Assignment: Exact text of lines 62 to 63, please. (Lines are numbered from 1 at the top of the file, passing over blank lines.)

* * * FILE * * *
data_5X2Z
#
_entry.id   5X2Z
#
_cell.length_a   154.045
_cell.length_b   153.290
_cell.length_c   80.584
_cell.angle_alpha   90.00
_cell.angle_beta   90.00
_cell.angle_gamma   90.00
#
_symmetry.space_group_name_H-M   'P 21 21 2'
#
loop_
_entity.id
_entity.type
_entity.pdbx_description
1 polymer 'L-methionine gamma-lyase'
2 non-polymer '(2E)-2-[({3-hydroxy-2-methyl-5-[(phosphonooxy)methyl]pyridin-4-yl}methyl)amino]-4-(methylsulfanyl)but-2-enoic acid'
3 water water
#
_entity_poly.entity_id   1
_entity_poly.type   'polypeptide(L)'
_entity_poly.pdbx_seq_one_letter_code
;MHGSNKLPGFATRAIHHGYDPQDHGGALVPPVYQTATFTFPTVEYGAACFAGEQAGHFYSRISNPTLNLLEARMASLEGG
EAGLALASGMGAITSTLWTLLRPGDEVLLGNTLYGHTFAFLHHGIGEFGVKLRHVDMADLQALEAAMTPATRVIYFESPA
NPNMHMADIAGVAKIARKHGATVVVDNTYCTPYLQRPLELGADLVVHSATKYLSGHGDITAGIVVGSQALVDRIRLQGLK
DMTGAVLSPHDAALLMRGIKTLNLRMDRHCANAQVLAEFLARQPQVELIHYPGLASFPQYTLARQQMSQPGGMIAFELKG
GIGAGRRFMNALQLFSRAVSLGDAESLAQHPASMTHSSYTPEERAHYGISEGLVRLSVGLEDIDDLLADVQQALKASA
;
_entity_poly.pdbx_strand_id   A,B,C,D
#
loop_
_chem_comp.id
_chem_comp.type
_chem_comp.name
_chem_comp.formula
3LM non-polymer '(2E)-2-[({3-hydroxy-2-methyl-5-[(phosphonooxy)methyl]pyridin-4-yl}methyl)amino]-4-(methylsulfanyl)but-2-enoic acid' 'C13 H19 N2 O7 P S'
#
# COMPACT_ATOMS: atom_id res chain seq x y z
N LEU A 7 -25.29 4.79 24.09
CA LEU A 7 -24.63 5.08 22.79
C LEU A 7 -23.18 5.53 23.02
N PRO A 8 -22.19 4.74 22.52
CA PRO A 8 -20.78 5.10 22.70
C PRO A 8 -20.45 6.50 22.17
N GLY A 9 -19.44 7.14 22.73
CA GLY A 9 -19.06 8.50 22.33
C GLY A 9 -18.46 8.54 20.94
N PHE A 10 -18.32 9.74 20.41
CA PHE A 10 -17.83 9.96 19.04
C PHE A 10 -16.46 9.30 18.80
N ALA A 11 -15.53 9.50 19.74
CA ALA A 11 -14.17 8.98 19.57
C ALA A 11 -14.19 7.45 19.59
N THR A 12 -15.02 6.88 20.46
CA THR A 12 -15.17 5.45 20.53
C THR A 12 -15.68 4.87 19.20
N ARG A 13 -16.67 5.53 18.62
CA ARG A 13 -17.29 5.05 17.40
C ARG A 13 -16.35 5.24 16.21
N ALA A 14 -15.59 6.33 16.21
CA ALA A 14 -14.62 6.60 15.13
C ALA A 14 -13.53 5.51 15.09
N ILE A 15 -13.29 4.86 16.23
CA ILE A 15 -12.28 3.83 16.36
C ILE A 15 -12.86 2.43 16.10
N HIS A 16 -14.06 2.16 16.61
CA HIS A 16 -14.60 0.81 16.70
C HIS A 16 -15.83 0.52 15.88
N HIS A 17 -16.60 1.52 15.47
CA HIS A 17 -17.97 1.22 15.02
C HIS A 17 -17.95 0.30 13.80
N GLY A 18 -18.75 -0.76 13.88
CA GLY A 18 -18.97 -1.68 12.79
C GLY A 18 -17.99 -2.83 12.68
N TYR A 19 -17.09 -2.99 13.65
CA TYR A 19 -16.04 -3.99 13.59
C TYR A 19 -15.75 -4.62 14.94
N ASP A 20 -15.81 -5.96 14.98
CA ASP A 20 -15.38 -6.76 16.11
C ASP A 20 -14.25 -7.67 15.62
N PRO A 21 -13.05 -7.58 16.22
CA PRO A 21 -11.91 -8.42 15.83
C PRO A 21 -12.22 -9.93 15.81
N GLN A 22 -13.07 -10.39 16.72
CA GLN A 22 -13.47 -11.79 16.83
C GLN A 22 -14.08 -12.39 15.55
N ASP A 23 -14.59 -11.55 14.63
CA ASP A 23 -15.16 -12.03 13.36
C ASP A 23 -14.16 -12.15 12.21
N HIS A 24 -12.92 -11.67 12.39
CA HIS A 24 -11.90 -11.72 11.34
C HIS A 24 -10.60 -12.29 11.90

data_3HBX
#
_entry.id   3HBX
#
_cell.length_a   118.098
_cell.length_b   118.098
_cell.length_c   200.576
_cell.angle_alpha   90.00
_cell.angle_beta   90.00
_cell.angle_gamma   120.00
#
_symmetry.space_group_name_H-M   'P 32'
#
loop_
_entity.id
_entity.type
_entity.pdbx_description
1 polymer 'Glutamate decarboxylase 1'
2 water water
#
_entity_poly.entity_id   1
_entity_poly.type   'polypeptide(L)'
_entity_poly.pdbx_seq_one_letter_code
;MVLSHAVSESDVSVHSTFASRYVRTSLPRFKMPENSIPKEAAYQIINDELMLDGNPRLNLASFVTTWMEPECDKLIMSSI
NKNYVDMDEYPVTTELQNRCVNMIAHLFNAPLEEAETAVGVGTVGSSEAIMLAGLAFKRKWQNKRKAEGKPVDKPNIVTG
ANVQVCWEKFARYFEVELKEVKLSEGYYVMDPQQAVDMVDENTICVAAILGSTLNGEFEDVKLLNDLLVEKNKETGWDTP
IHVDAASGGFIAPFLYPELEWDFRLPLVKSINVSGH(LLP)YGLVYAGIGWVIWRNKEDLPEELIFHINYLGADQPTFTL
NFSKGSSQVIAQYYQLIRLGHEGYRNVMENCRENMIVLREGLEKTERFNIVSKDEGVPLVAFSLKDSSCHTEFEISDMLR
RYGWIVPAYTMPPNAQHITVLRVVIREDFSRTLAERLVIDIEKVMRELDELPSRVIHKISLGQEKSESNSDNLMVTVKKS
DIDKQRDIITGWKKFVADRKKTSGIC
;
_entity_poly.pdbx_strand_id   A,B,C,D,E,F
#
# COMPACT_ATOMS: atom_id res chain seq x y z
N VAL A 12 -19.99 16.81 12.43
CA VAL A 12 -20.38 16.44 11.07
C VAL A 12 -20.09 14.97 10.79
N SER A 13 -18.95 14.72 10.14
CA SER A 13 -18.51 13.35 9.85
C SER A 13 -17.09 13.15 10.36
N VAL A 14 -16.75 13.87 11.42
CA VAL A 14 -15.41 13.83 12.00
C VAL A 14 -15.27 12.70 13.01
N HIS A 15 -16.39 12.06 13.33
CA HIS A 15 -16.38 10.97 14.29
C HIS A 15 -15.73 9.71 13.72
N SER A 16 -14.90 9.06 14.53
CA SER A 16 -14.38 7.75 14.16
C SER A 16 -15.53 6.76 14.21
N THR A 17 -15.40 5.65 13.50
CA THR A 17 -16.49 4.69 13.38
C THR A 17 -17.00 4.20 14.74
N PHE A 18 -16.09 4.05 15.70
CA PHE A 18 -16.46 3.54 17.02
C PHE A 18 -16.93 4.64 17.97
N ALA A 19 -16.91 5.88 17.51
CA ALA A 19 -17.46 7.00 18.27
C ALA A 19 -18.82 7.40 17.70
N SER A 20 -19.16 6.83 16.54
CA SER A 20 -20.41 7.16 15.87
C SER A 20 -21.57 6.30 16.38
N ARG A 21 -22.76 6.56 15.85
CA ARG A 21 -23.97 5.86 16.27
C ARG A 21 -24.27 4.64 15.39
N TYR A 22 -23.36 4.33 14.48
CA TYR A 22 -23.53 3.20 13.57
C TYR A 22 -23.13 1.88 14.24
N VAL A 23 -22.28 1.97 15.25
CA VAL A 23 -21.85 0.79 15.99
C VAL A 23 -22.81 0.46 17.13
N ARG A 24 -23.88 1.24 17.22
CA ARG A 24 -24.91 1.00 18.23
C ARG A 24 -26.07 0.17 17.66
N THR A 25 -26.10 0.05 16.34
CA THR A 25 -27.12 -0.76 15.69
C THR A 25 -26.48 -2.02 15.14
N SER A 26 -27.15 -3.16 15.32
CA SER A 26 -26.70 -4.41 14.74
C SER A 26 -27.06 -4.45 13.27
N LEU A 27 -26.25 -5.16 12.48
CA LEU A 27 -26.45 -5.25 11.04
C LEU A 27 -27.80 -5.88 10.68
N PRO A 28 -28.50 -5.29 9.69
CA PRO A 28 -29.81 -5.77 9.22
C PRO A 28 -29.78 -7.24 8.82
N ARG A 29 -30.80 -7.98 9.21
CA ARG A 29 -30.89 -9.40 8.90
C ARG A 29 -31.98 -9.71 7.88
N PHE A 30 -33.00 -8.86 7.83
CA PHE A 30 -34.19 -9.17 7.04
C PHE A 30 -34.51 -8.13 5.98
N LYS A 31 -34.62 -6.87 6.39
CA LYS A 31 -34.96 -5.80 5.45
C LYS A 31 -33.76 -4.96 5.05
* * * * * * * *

N ALA A 14 -15.59 6.33 16.21
CA ALA A 14 -14.62 6.60 15.13